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Sound fiscal planning

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Budget cutting for Carroll County Public Schools may feel painful, but the hurt can't go nearly as deep as other divisions in the state and even in the Twin County area.

It's probably not too much of a stretch to call Carroll schools a model of fiscal responsibility for anticipating from a long way off the budget crisis that has caught so many divisions off guard this year.

The proposed 2010-2011 schools budget marks the third year Carroll administrators have decided not to hire new employees to fill positions that have recently become vacant.

In total, that number will rise to 40 positions not refilled over three budget years.

That might sound like a lot of vacancies, until you realize that Grayson schools slashed its personnel rolls by 56 all of the sudden, telling 19 teachers that they are out of a job. That's in addition to a 6 percent across-the-board pay cut.

Carroll schools official stress that no one has been laid off.

They have taken pains to find places to scrimp to come up with savings ideas: reducing supplements for academics, athletics and extracurricular activities; reducing days and hours for some employees, namely nursing staff and at-risk four-year-old program aides; consolidating summer school; reducing materials, purchased services, travel and equipment line items and more.

Several one-time revenue sources will help fill the gap.

Carroll schools could have easily spent all its stimulus funds the first year they had it, but they were thrifty with those monies from the state and federal governments.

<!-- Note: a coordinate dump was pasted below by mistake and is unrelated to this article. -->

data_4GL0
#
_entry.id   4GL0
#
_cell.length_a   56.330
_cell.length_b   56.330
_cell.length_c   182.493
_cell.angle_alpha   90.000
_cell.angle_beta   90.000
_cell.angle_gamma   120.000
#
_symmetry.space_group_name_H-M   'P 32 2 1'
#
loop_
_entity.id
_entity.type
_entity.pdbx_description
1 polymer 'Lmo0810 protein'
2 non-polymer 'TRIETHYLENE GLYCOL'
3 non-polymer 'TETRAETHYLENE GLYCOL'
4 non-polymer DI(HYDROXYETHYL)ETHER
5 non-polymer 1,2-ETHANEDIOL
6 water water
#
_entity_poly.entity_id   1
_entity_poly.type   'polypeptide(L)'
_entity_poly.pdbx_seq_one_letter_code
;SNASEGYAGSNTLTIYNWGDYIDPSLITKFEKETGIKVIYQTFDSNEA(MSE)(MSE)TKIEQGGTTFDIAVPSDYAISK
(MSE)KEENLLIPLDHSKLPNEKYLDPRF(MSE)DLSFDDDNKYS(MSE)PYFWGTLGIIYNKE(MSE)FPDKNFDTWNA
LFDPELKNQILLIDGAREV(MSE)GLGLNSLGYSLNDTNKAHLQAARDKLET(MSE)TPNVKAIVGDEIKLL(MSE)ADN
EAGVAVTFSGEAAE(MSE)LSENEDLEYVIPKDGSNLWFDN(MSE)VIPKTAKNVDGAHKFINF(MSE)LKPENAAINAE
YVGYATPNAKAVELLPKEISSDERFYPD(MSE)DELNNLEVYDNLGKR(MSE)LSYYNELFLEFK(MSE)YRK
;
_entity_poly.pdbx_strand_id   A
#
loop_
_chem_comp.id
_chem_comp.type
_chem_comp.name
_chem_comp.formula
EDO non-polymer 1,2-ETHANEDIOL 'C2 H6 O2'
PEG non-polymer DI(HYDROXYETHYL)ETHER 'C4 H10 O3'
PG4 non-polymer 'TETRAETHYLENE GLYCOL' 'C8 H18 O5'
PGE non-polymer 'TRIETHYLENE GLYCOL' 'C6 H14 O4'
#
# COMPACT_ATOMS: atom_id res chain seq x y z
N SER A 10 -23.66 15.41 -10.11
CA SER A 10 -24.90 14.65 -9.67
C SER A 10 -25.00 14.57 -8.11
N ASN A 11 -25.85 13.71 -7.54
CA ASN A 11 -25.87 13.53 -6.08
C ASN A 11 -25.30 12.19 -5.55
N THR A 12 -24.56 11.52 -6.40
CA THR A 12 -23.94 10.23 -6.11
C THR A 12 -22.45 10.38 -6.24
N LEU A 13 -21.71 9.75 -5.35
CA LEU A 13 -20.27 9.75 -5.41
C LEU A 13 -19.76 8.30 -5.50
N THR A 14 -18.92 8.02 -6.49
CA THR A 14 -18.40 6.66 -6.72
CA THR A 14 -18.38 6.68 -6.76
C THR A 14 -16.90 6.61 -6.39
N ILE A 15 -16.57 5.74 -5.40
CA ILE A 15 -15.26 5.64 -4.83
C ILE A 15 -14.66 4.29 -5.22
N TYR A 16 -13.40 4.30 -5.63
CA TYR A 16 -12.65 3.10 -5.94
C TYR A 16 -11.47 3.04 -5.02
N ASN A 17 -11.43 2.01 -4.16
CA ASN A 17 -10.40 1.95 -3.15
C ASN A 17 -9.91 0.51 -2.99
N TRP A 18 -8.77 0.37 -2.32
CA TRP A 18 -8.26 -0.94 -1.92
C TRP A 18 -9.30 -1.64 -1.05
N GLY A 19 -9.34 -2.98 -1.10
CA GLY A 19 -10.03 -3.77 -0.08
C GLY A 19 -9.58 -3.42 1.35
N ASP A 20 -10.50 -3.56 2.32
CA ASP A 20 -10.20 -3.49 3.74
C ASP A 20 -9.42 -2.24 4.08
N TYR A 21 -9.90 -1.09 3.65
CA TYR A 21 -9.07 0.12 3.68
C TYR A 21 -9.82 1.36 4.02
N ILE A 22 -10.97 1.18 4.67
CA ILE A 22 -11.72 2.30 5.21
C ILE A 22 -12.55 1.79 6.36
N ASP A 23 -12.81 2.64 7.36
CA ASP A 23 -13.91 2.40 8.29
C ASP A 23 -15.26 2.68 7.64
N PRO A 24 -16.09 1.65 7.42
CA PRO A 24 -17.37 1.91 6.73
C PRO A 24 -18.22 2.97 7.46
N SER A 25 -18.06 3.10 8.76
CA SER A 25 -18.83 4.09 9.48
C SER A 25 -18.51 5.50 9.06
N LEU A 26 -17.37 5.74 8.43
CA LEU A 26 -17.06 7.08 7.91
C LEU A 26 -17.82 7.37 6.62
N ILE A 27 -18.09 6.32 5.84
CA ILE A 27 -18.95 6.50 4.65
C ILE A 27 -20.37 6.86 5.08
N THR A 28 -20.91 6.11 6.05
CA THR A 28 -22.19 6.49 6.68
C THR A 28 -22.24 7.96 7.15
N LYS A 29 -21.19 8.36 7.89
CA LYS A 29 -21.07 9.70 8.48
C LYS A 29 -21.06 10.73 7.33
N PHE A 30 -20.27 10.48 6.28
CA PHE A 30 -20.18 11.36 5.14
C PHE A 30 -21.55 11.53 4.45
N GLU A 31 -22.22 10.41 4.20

Many school systems splurged with their stimulus in the current school year, but Carroll held half in reserve because they had a feeling that the economic conditions would continue to pose challenges.

They were right.

Half of the stimulus money, about $780,000 in Carroll's case, makes a big difference when trying to account for an expected reduction in state funding of somewhere between $3.3 and $3.9 million.

Carroll schools have bent under the weight but have not broken, as School Board Member Harold Golding said at a recent meeting.

"When you start losing people you break the system, but right now we're bending as far as we can bend," he said, about the seriousness of the budget problems and the continuing challenges the school system faces.

Carroll educators have kept their heads throughout this crisis.

The careful planning has allowed Carroll schools to make more surgical budget cuts instead of wildly chopping down to the bone, as some others have had to do.